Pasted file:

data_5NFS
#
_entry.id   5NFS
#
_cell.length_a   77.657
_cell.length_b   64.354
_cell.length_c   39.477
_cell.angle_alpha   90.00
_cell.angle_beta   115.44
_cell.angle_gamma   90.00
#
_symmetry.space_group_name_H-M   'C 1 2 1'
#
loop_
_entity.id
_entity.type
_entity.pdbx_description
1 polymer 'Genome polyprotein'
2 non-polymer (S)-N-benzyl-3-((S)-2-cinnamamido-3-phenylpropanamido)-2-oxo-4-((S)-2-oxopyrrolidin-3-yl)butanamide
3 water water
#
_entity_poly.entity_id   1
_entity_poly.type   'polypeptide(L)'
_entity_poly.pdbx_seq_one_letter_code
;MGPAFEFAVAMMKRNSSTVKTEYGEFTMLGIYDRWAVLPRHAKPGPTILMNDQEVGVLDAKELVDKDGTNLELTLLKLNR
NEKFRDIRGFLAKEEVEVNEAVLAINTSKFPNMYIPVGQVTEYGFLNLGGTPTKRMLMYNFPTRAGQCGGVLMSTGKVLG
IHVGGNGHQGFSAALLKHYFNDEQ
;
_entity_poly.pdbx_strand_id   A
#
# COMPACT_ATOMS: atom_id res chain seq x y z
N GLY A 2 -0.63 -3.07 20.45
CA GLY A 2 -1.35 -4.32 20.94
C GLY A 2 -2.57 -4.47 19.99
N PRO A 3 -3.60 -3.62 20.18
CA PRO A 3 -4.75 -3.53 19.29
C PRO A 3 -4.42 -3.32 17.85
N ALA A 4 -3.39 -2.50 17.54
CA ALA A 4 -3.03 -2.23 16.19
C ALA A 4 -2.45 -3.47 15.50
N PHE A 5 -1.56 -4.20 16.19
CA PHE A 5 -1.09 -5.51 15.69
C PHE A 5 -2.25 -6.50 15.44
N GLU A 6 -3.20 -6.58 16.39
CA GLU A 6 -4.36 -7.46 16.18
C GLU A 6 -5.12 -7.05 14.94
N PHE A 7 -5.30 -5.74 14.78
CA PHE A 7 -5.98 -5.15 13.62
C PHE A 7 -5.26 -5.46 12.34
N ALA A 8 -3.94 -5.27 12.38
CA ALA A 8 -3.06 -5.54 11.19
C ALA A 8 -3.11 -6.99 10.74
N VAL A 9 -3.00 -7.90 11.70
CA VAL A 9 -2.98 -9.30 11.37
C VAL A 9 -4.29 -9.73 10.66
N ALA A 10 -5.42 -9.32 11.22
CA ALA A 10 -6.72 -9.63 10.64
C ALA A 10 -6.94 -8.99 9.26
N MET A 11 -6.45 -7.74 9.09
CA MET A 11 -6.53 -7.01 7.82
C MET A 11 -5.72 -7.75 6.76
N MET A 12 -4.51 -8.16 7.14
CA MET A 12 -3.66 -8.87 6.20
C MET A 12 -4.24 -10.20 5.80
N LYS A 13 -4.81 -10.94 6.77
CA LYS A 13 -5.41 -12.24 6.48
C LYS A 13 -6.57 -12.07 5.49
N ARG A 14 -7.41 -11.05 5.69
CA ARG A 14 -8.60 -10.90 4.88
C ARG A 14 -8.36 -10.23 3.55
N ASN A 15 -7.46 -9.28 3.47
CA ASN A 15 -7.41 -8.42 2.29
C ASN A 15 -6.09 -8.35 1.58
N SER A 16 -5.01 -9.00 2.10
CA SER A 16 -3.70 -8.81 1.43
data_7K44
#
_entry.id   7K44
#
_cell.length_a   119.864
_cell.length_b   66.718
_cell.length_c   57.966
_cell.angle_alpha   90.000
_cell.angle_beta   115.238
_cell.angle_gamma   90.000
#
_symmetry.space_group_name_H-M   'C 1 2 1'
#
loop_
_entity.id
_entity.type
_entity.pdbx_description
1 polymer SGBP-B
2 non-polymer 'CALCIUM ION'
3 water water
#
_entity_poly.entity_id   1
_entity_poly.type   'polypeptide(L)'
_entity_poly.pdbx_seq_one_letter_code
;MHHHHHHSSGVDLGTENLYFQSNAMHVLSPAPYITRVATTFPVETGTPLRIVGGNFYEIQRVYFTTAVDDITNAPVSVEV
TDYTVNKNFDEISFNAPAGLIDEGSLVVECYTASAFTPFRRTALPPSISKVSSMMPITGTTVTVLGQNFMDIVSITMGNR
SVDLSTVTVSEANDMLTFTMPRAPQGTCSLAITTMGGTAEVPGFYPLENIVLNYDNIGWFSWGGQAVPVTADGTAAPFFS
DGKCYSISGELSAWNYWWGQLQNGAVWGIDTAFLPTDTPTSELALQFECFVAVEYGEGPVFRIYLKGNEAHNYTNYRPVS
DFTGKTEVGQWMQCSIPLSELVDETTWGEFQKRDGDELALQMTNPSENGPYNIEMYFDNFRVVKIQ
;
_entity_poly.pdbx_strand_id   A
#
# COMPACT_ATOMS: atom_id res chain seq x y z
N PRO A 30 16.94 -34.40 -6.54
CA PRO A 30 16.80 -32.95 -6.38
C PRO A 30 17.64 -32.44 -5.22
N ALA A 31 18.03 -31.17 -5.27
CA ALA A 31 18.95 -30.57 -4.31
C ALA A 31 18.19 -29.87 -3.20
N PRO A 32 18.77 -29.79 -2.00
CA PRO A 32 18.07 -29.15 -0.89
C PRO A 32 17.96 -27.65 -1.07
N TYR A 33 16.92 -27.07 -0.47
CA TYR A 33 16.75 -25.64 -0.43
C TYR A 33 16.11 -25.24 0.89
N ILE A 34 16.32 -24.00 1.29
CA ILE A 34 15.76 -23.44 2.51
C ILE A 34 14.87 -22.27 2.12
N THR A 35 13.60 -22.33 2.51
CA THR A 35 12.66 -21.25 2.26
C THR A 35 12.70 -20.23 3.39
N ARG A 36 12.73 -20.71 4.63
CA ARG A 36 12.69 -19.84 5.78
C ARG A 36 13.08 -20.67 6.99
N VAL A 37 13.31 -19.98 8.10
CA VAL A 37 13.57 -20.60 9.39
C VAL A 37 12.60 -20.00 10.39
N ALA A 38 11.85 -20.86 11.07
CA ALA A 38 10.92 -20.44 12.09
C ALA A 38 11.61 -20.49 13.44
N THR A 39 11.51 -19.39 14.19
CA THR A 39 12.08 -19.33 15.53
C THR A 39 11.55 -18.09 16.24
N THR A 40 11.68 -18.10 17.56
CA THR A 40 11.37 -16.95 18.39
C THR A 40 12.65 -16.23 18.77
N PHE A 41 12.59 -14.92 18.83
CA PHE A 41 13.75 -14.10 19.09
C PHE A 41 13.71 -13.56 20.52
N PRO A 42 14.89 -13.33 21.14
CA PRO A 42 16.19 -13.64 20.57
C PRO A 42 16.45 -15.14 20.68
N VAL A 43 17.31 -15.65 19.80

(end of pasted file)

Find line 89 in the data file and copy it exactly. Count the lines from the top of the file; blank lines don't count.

loop_